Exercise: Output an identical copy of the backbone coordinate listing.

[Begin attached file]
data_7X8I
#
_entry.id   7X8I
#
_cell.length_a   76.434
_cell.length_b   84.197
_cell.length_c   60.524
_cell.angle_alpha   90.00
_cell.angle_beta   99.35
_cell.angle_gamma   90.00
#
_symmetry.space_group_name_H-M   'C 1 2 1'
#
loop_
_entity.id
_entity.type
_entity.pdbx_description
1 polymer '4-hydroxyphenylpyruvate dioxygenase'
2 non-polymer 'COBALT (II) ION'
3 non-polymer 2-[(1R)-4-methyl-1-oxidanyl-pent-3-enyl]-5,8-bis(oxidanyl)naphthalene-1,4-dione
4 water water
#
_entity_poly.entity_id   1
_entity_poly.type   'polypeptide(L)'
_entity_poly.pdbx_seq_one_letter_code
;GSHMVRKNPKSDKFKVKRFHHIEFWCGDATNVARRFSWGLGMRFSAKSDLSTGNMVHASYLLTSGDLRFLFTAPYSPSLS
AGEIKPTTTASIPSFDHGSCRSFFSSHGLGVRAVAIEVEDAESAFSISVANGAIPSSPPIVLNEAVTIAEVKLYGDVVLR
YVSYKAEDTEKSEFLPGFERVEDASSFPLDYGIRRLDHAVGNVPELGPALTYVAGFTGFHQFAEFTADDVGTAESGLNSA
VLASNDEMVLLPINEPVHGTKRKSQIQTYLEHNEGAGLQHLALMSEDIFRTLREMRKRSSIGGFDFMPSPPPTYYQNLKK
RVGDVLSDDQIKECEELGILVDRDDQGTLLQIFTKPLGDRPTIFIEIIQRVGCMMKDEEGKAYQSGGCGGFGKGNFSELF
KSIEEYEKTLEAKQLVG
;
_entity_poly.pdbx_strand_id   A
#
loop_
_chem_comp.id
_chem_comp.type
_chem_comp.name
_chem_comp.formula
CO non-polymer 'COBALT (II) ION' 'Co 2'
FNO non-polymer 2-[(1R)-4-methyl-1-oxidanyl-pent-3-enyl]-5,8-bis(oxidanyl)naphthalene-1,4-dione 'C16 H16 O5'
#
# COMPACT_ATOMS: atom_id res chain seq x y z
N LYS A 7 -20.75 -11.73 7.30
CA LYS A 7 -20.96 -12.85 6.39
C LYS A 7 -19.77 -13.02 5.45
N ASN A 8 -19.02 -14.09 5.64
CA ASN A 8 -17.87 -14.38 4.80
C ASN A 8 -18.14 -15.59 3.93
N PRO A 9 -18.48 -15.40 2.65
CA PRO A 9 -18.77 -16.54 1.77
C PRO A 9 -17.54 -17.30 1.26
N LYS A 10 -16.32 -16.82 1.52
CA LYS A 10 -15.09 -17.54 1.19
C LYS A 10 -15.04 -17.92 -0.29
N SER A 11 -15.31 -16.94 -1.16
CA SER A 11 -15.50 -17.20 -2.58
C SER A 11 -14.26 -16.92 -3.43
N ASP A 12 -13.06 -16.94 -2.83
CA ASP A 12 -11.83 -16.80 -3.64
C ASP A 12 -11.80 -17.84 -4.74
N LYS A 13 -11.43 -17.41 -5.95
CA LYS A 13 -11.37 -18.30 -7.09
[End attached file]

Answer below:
data_7X8I
#
_entry.id   7X8I
#
_cell.length_a   76.434
_cell.length_b   84.197
_cell.length_c   60.524
_cell.angle_alpha   90.00
_cell.angle_beta   99.35
_cell.angle_gamma   90.00
#
_symmetry.space_group_name_H-M   'C 1 2 1'
#
loop_
_entity.id
_entity.type
_entity.pdbx_description
1 polymer '4-hydroxyphenylpyruvate dioxygenase'
2 non-polymer 'COBALT (II) ION'
3 non-polymer 2-[(1R)-4-methyl-1-oxidanyl-pent-3-enyl]-5,8-bis(oxidanyl)naphthalene-1,4-dione
4 water water
#
_entity_poly.entity_id   1
_entity_poly.type   'polypeptide(L)'
_entity_poly.pdbx_seq_one_letter_code
;GSHMVRKNPKSDKFKVKRFHHIEFWCGDATNVARRFSWGLGMRFSAKSDLSTGNMVHASYLLTSGDLRFLFTAPYSPSLS
AGEIKPTTTASIPSFDHGSCRSFFSSHGLGVRAVAIEVEDAESAFSISVANGAIPSSPPIVLNEAVTIAEVKLYGDVVLR
YVSYKAEDTEKSEFLPGFERVEDASSFPLDYGIRRLDHAVGNVPELGPALTYVAGFTGFHQFAEFTADDVGTAESGLNSA
VLASNDEMVLLPINEPVHGTKRKSQIQTYLEHNEGAGLQHLALMSEDIFRTLREMRKRSSIGGFDFMPSPPPTYYQNLKK
RVGDVLSDDQIKECEELGILVDRDDQGTLLQIFTKPLGDRPTIFIEIIQRVGCMMKDEEGKAYQSGGCGGFGKGNFSELF
KSIEEYEKTLEAKQLVG
;
_entity_poly.pdbx_strand_id   A
#
loop_
_chem_comp.id
_chem_comp.type
_chem_comp.name
_chem_comp.formula
CO non-polymer 'COBALT (II) ION' 'Co 2'
FNO non-polymer 2-[(1R)-4-methyl-1-oxidanyl-pent-3-enyl]-5,8-bis(oxidanyl)naphthalene-1,4-dione 'C16 H16 O5'
#
# COMPACT_ATOMS: atom_id res chain seq x y z
N LYS A 7 -20.75 -11.73 7.30
CA LYS A 7 -20.96 -12.85 6.39
C LYS A 7 -19.77 -13.02 5.45
N ASN A 8 -19.02 -14.09 5.64
CA ASN A 8 -17.87 -14.38 4.80
C ASN A 8 -18.14 -15.59 3.93
N PRO A 9 -18.48 -15.40 2.65
CA PRO A 9 -18.77 -16.54 1.77
C PRO A 9 -17.54 -17.30 1.26
N LYS A 10 -16.32 -16.82 1.52
CA LYS A 10 -15.09 -17.54 1.19
C LYS A 10 -15.04 -17.92 -0.29
N SER A 11 -15.31 -16.94 -1.16
CA SER A 11 -15.50 -17.20 -2.58
C SER A 11 -14.26 -16.92 -3.43
N ASP A 12 -13.06 -16.94 -2.83
CA ASP A 12 -11.83 -16.80 -3.64
C ASP A 12 -11.80 -17.84 -4.74
N LYS A 13 -11.43 -17.41 -5.95
CA LYS A 13 -11.37 -18.30 -7.09